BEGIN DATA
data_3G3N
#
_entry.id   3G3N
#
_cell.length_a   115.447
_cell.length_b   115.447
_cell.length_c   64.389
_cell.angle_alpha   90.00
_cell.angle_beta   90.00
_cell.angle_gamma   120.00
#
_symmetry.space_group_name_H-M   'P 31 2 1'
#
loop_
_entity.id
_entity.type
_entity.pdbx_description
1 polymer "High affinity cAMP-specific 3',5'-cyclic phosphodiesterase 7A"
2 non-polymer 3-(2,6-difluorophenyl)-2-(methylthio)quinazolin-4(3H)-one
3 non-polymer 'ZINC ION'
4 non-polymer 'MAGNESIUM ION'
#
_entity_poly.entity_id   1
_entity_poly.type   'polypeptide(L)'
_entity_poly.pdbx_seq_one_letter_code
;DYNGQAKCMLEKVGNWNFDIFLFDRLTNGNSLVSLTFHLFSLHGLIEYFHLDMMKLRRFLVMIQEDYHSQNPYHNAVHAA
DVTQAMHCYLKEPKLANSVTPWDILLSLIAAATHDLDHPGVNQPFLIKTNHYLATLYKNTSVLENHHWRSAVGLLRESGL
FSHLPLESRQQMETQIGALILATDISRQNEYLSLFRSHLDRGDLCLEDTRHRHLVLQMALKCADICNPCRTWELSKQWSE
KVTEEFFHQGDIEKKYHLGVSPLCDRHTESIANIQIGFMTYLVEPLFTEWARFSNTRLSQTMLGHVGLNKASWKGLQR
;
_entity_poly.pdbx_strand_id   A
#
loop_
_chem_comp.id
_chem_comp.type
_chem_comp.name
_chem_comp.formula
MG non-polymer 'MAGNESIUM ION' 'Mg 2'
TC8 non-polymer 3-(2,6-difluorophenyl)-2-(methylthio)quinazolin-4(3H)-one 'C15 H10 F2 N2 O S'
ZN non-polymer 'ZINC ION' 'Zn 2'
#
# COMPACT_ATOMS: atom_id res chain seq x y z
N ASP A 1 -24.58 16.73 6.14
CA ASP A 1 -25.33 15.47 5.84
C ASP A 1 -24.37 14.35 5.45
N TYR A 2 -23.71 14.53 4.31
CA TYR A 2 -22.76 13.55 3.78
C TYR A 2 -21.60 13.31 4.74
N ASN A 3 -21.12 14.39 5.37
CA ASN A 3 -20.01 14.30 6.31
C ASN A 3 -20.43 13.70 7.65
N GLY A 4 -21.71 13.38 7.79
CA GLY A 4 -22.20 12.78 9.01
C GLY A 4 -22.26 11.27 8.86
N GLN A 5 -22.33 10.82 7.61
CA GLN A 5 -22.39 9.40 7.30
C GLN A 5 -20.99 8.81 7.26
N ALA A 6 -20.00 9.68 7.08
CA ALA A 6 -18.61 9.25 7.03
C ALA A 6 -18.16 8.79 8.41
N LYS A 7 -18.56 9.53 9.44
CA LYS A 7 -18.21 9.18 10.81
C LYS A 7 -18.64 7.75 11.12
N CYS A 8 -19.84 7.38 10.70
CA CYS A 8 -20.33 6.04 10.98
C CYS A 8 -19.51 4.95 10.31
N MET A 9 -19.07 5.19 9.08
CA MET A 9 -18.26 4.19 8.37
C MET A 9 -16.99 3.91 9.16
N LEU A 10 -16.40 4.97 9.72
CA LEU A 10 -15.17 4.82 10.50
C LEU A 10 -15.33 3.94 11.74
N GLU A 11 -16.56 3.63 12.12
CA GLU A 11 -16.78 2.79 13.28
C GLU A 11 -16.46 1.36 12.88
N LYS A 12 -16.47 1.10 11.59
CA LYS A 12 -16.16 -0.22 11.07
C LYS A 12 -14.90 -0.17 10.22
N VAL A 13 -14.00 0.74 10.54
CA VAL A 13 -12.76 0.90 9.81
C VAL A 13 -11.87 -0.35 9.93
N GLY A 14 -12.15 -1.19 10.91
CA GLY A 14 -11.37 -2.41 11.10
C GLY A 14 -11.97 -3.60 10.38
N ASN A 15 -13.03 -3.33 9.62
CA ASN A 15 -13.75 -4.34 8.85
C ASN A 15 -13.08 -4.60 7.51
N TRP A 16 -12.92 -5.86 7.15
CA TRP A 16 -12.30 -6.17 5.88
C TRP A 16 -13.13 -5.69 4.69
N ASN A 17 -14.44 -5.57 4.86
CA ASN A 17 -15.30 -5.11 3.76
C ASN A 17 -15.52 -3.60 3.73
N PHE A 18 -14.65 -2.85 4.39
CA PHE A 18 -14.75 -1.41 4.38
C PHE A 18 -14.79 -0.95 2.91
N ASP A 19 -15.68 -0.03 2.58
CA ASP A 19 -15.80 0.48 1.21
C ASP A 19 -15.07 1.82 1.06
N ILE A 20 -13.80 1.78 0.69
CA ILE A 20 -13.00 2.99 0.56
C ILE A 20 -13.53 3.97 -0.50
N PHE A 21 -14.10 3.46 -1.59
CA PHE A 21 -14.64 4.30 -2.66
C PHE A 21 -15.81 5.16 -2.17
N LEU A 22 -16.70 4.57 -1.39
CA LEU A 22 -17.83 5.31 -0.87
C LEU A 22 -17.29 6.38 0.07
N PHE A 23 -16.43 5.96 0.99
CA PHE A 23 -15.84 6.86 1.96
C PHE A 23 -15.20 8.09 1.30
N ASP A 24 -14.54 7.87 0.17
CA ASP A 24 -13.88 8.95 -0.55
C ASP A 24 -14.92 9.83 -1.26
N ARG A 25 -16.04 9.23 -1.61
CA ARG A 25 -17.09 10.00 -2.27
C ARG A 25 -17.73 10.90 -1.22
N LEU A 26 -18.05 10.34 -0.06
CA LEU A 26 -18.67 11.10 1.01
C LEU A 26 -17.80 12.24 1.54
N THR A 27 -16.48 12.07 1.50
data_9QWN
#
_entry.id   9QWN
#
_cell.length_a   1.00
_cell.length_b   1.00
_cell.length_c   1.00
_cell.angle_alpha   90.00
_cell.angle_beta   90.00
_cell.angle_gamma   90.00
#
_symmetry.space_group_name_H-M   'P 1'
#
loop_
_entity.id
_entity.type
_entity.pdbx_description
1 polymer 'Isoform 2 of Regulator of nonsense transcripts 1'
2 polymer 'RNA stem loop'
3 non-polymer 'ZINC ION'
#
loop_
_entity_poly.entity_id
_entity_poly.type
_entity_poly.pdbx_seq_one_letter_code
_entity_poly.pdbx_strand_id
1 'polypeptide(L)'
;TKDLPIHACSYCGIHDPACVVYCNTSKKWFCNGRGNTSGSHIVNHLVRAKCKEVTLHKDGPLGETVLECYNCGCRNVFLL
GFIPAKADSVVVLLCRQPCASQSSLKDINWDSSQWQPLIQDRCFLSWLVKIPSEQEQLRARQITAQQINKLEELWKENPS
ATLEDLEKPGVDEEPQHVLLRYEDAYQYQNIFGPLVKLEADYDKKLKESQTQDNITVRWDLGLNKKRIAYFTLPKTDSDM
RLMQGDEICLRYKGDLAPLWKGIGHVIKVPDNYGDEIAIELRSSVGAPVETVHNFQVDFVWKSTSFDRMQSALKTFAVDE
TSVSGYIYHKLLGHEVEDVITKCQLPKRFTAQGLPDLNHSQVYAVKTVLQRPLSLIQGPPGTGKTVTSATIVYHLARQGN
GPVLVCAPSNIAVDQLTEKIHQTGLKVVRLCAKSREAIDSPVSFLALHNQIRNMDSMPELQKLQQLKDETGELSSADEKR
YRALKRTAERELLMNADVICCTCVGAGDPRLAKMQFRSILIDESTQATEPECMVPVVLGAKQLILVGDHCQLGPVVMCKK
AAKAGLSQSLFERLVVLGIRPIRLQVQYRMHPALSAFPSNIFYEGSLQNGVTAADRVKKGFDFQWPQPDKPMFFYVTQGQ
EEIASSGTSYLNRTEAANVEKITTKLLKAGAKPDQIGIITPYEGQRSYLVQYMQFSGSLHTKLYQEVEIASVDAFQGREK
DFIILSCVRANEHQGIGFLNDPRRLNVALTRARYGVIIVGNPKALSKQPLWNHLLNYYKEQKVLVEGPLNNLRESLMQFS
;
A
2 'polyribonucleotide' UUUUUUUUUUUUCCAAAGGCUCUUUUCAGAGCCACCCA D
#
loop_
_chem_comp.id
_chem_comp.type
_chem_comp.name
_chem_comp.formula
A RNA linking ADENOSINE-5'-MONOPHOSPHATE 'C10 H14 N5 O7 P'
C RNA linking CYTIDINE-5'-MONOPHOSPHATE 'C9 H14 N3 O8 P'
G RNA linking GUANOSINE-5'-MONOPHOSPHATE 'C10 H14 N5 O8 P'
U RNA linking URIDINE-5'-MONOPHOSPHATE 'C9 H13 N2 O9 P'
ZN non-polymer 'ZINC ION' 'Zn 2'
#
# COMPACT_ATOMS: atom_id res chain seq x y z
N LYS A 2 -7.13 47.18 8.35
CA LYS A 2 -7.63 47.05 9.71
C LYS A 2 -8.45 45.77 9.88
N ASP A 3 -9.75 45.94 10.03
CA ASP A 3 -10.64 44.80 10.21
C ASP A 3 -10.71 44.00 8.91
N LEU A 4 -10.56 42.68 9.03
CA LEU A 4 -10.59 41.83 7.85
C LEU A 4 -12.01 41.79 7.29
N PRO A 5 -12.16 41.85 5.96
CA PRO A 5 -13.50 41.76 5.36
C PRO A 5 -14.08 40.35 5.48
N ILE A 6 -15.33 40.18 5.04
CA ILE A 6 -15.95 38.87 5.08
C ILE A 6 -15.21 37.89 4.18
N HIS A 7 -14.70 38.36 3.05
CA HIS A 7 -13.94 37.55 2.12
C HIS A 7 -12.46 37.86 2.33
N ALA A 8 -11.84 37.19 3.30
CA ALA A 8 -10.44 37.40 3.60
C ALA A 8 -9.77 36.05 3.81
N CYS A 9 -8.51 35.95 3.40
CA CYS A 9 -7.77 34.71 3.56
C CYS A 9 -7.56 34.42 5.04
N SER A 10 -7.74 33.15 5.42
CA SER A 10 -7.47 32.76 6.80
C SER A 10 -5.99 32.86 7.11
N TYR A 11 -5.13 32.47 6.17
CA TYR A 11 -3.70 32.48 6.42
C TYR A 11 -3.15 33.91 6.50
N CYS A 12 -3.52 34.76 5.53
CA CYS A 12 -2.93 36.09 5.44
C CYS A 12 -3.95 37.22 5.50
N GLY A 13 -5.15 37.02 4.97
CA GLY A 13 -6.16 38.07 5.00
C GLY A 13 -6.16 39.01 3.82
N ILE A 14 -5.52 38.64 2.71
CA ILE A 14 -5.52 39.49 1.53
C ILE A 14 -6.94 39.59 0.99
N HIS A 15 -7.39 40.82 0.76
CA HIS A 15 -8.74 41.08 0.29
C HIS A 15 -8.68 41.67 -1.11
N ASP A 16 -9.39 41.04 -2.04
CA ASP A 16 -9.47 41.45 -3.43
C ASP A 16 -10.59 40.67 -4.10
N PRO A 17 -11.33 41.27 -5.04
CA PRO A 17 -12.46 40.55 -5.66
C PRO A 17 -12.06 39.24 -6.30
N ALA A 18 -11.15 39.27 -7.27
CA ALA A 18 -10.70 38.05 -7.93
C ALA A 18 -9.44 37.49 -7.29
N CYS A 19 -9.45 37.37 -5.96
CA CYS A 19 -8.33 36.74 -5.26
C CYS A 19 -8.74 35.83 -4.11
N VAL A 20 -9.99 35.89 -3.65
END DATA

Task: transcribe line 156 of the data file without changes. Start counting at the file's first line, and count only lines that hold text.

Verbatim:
AAKAGLSQSLFERLVVLGIRPIRLQVQYRMHPALSAFPSNIFYEGSLQNGVTAADRVKKGFDFQWPQPDKPMFFYVTQGQ